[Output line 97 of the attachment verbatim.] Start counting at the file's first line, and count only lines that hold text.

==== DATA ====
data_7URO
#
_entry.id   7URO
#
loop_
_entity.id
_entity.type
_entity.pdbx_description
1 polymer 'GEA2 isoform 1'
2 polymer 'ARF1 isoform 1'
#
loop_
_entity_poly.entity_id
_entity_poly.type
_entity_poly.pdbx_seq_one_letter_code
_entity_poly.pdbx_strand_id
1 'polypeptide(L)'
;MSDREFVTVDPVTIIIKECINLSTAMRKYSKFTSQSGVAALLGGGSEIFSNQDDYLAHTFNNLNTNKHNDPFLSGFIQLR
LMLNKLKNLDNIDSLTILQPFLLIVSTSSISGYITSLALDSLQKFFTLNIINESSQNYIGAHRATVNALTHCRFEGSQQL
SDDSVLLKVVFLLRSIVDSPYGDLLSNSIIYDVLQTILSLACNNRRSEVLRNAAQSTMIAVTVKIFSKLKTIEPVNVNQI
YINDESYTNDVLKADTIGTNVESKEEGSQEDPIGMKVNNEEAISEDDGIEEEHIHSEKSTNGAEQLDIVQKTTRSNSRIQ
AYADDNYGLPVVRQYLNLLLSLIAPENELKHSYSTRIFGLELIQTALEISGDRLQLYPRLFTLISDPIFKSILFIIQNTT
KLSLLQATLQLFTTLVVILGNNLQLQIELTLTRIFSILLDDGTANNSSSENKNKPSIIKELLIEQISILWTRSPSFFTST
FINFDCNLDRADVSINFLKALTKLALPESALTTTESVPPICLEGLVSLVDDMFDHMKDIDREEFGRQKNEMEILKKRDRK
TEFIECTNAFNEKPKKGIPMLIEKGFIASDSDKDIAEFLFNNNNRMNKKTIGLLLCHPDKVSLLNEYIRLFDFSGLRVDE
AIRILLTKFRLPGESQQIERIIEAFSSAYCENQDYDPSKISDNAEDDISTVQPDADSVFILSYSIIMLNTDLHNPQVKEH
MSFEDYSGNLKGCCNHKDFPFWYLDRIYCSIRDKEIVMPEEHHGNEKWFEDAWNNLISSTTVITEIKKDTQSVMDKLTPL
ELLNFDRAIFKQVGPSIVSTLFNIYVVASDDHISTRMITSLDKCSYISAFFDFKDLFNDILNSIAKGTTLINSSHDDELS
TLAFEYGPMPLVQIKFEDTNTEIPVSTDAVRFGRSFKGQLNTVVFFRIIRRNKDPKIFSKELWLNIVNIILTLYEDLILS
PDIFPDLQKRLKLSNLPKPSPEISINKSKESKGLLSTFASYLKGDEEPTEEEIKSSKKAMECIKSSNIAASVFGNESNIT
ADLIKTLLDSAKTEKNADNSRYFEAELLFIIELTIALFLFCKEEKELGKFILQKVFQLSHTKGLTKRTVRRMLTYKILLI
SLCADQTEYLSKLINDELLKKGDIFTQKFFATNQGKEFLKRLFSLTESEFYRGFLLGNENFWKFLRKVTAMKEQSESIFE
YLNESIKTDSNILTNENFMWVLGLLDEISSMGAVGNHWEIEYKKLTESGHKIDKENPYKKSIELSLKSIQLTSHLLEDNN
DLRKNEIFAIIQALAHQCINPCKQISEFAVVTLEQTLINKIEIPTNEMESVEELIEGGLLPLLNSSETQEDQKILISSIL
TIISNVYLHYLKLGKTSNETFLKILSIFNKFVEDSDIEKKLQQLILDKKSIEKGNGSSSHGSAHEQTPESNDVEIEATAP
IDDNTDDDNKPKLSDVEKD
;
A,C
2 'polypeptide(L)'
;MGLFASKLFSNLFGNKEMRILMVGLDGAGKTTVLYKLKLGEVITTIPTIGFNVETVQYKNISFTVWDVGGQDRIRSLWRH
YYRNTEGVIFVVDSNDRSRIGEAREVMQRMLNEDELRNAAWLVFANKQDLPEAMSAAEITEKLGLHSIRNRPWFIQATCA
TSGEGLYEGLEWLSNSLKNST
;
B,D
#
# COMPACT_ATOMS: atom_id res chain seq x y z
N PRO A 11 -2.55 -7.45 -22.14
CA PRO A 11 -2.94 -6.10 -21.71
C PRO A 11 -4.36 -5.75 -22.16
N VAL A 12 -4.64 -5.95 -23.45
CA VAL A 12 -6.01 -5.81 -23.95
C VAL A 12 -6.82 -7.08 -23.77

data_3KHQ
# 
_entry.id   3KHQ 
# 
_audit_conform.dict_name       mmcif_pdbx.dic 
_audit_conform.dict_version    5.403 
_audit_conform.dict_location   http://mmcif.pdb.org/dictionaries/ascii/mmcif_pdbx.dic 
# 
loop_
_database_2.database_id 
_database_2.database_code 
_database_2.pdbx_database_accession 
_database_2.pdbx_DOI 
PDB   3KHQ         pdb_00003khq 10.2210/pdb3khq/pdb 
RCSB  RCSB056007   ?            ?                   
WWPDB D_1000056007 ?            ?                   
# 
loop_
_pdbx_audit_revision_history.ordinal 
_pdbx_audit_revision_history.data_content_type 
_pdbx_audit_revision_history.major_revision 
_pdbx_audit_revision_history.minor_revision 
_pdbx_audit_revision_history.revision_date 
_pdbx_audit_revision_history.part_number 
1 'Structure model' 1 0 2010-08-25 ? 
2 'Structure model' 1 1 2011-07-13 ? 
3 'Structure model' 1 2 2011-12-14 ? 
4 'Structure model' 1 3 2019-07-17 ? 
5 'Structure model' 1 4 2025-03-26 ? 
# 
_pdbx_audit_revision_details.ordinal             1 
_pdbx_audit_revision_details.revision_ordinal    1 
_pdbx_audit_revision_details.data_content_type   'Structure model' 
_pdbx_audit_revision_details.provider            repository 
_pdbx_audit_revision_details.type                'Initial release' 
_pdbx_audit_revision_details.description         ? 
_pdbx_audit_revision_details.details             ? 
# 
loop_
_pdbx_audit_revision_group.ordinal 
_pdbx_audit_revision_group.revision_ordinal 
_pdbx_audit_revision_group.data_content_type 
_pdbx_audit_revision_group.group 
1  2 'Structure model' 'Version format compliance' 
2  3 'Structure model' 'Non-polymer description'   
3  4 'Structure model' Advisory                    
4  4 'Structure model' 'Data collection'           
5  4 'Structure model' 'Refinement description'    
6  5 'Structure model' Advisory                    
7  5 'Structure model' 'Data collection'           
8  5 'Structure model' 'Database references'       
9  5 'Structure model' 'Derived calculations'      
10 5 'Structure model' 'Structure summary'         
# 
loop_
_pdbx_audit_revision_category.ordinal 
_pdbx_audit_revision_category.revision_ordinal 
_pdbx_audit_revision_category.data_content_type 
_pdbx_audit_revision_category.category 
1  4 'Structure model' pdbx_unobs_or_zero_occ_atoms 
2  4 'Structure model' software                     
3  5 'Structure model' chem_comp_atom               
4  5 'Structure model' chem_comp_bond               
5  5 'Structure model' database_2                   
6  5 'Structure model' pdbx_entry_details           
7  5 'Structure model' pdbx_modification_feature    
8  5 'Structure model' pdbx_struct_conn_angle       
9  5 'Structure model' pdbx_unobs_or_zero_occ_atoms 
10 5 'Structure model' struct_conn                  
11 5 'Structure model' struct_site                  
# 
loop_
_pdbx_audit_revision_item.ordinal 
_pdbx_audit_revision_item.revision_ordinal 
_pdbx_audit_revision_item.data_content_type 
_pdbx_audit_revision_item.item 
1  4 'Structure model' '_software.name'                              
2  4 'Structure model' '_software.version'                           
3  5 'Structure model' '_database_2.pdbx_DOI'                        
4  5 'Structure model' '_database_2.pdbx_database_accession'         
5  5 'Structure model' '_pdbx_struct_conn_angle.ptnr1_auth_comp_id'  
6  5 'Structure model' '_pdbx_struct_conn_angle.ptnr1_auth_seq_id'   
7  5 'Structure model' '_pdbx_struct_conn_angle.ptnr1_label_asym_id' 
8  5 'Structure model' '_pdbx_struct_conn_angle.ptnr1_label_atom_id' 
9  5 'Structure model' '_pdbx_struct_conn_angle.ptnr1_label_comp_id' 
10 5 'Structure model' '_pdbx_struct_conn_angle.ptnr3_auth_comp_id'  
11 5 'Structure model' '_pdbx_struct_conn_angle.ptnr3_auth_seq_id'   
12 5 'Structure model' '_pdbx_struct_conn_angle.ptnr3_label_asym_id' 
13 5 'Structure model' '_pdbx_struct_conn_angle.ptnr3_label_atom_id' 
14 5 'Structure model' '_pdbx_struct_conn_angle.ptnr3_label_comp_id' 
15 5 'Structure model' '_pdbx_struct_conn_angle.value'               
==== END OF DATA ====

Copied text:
2  3 'Structure model' 'Non-polymer description'   